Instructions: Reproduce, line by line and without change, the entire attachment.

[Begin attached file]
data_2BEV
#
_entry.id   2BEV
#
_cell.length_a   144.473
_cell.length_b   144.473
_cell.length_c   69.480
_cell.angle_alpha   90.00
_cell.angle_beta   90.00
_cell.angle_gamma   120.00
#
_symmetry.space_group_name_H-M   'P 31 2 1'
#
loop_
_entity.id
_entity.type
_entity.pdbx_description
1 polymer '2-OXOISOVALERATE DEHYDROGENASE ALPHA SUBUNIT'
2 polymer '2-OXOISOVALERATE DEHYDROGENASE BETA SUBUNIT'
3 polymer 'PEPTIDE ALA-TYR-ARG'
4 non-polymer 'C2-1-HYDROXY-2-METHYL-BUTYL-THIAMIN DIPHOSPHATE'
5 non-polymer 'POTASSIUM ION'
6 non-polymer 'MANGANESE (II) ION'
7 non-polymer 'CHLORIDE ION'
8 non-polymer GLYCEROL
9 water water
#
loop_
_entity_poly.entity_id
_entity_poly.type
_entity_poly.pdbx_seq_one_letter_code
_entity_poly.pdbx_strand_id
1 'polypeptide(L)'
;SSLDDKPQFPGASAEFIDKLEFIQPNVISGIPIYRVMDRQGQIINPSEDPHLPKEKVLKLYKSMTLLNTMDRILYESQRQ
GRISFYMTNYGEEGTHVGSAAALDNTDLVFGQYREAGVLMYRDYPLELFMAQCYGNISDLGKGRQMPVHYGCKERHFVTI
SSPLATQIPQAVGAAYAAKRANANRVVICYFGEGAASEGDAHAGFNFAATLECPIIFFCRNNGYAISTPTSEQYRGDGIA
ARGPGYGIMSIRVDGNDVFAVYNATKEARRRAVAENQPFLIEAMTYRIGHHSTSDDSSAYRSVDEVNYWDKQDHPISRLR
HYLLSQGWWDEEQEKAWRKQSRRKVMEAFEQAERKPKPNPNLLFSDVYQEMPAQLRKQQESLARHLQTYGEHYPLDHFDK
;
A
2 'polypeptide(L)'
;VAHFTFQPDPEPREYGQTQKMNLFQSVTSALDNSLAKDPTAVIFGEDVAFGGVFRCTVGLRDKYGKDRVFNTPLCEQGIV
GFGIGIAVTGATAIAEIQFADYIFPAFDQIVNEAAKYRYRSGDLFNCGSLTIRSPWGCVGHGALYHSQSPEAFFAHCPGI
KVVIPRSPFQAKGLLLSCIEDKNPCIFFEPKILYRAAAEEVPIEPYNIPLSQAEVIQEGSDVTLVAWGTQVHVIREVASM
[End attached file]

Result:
data_2BEV
#
_entry.id   2BEV
#
_cell.length_a   144.473
_cell.length_b   144.473
_cell.length_c   69.480
_cell.angle_alpha   90.00
_cell.angle_beta   90.00
_cell.angle_gamma   120.00
#
_symmetry.space_group_name_H-M   'P 31 2 1'
#
loop_
_entity.id
_entity.type
_entity.pdbx_description
1 polymer '2-OXOISOVALERATE DEHYDROGENASE ALPHA SUBUNIT'
2 polymer '2-OXOISOVALERATE DEHYDROGENASE BETA SUBUNIT'
3 polymer 'PEPTIDE ALA-TYR-ARG'
4 non-polymer 'C2-1-HYDROXY-2-METHYL-BUTYL-THIAMIN DIPHOSPHATE'
5 non-polymer 'POTASSIUM ION'
6 non-polymer 'MANGANESE (II) ION'
7 non-polymer 'CHLORIDE ION'
8 non-polymer GLYCEROL
9 water water
#
loop_
_entity_poly.entity_id
_entity_poly.type
_entity_poly.pdbx_seq_one_letter_code
_entity_poly.pdbx_strand_id
1 'polypeptide(L)'
;SSLDDKPQFPGASAEFIDKLEFIQPNVISGIPIYRVMDRQGQIINPSEDPHLPKEKVLKLYKSMTLLNTMDRILYESQRQ
GRISFYMTNYGEEGTHVGSAAALDNTDLVFGQYREAGVLMYRDYPLELFMAQCYGNISDLGKGRQMPVHYGCKERHFVTI
SSPLATQIPQAVGAAYAAKRANANRVVICYFGEGAASEGDAHAGFNFAATLECPIIFFCRNNGYAISTPTSEQYRGDGIA
ARGPGYGIMSIRVDGNDVFAVYNATKEARRRAVAENQPFLIEAMTYRIGHHSTSDDSSAYRSVDEVNYWDKQDHPISRLR
HYLLSQGWWDEEQEKAWRKQSRRKVMEAFEQAERKPKPNPNLLFSDVYQEMPAQLRKQQESLARHLQTYGEHYPLDHFDK
;
A
2 'polypeptide(L)'
;VAHFTFQPDPEPREYGQTQKMNLFQSVTSALDNSLAKDPTAVIFGEDVAFGGVFRCTVGLRDKYGKDRVFNTPLCEQGIV
GFGIGIAVTGATAIAEIQFADYIFPAFDQIVNEAAKYRYRSGDLFNCGSLTIRSPWGCVGHGALYHSQSPEAFFAHCPGI
KVVIPRSPFQAKGLLLSCIEDKNPCIFFEPKILYRAAAEEVPIEPYNIPLSQAEVIQEGSDVTLVAWGTQVHVIREVASM